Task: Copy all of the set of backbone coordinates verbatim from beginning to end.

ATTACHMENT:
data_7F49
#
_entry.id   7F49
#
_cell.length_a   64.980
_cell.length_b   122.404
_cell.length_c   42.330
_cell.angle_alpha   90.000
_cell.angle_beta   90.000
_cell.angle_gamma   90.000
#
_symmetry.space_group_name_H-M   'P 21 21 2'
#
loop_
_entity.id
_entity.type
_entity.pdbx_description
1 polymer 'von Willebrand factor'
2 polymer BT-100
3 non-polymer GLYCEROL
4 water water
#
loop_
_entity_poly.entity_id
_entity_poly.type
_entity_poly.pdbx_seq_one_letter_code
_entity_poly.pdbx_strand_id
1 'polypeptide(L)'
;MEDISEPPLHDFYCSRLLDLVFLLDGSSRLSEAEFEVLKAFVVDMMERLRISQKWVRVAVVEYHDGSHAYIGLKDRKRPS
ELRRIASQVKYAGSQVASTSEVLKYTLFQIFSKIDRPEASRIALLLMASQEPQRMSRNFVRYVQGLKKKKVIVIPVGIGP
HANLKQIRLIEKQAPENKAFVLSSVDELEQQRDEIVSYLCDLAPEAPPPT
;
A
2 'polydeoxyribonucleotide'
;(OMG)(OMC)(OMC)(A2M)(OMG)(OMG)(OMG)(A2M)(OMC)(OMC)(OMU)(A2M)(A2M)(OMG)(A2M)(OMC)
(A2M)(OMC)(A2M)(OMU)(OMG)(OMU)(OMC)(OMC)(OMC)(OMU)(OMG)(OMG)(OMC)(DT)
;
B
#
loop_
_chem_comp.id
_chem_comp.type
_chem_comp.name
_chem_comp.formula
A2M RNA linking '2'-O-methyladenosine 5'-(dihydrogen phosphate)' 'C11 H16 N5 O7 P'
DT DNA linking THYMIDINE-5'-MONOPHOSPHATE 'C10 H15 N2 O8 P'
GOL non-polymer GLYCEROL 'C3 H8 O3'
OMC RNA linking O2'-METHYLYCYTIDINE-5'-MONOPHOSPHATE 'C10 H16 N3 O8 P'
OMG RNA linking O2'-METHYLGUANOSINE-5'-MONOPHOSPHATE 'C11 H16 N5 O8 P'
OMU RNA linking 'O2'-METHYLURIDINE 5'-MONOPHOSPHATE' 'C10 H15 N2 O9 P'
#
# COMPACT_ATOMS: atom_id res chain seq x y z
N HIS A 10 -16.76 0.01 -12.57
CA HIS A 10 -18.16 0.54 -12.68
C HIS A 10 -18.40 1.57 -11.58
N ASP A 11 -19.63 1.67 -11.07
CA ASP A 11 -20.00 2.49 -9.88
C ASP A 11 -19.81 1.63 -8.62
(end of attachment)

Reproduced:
data_7F49
#
_entry.id   7F49
#
_cell.length_a   64.980
_cell.length_b   122.404
_cell.length_c   42.330
_cell.angle_alpha   90.000
_cell.angle_beta   90.000
_cell.angle_gamma   90.000
#
_symmetry.space_group_name_H-M   'P 21 21 2'
#
loop_
_entity.id
_entity.type
_entity.pdbx_description
1 polymer 'von Willebrand factor'
2 polymer BT-100
3 non-polymer GLYCEROL
4 water water
#
loop_
_entity_poly.entity_id
_entity_poly.type
_entity_poly.pdbx_seq_one_letter_code
_entity_poly.pdbx_strand_id
1 'polypeptide(L)'
;MEDISEPPLHDFYCSRLLDLVFLLDGSSRLSEAEFEVLKAFVVDMMERLRISQKWVRVAVVEYHDGSHAYIGLKDRKRPS
ELRRIASQVKYAGSQVASTSEVLKYTLFQIFSKIDRPEASRIALLLMASQEPQRMSRNFVRYVQGLKKKKVIVIPVGIGP
HANLKQIRLIEKQAPENKAFVLSSVDELEQQRDEIVSYLCDLAPEAPPPT
;
A
2 'polydeoxyribonucleotide'
;(OMG)(OMC)(OMC)(A2M)(OMG)(OMG)(OMG)(A2M)(OMC)(OMC)(OMU)(A2M)(A2M)(OMG)(A2M)(OMC)
(A2M)(OMC)(A2M)(OMU)(OMG)(OMU)(OMC)(OMC)(OMC)(OMU)(OMG)(OMG)(OMC)(DT)
;
B
#
loop_
_chem_comp.id
_chem_comp.type
_chem_comp.name
_chem_comp.formula
A2M RNA linking '2'-O-methyladenosine 5'-(dihydrogen phosphate)' 'C11 H16 N5 O7 P'
DT DNA linking THYMIDINE-5'-MONOPHOSPHATE 'C10 H15 N2 O8 P'
GOL non-polymer GLYCEROL 'C3 H8 O3'
OMC RNA linking O2'-METHYLYCYTIDINE-5'-MONOPHOSPHATE 'C10 H16 N3 O8 P'
OMG RNA linking O2'-METHYLGUANOSINE-5'-MONOPHOSPHATE 'C11 H16 N5 O8 P'
OMU RNA linking 'O2'-METHYLURIDINE 5'-MONOPHOSPHATE' 'C10 H15 N2 O9 P'
#
# COMPACT_ATOMS: atom_id res chain seq x y z
N HIS A 10 -16.76 0.01 -12.57
CA HIS A 10 -18.16 0.54 -12.68
C HIS A 10 -18.40 1.57 -11.58
N ASP A 11 -19.63 1.67 -11.07
CA ASP A 11 -20.00 2.49 -9.88
C ASP A 11 -19.81 1.63 -8.62